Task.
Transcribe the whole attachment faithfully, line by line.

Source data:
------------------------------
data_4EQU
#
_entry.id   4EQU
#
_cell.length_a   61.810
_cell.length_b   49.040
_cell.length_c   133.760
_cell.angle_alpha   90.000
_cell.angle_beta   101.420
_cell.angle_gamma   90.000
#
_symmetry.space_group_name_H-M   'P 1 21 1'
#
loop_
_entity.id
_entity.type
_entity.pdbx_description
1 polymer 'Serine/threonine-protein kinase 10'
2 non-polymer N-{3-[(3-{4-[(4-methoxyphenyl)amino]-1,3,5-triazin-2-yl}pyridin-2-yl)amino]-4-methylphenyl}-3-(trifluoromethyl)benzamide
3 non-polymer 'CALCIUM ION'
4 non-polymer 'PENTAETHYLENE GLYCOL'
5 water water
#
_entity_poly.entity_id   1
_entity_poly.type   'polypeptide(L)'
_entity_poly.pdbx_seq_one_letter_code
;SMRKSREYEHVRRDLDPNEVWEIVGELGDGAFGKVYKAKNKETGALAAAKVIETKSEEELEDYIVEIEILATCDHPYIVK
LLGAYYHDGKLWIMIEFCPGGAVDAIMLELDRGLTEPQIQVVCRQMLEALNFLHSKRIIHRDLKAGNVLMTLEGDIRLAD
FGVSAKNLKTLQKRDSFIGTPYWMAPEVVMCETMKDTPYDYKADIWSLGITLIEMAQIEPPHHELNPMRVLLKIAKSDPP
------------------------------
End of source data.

data_4EQU
#
_entry.id   4EQU
#
_cell.length_a   61.810
_cell.length_b   49.040
_cell.length_c   133.760
_cell.angle_alpha   90.000
_cell.angle_beta   101.420
_cell.angle_gamma   90.000
#
_symmetry.space_group_name_H-M   'P 1 21 1'
#
loop_
_entity.id
_entity.type
_entity.pdbx_description
1 polymer 'Serine/threonine-protein kinase 10'
2 non-polymer N-{3-[(3-{4-[(4-methoxyphenyl)amino]-1,3,5-triazin-2-yl}pyridin-2-yl)amino]-4-methylphenyl}-3-(trifluoromethyl)benzamide
3 non-polymer 'CALCIUM ION'
4 non-polymer 'PENTAETHYLENE GLYCOL'
5 water water
#
_entity_poly.entity_id   1
_entity_poly.type   'polypeptide(L)'
_entity_poly.pdbx_seq_one_letter_code
;SMRKSREYEHVRRDLDPNEVWEIVGELGDGAFGKVYKAKNKETGALAAAKVIETKSEEELEDYIVEIEILATCDHPYIVK
LLGAYYHDGKLWIMIEFCPGGAVDAIMLELDRGLTEPQIQVVCRQMLEALNFLHSKRIIHRDLKAGNVLMTLEGDIRLAD
FGVSAKNLKTLQKRDSFIGTPYWMAPEVVMCETMKDTPYDYKADIWSLGITLIEMAQIEPPHHELNPMRVLLKIAKSDPP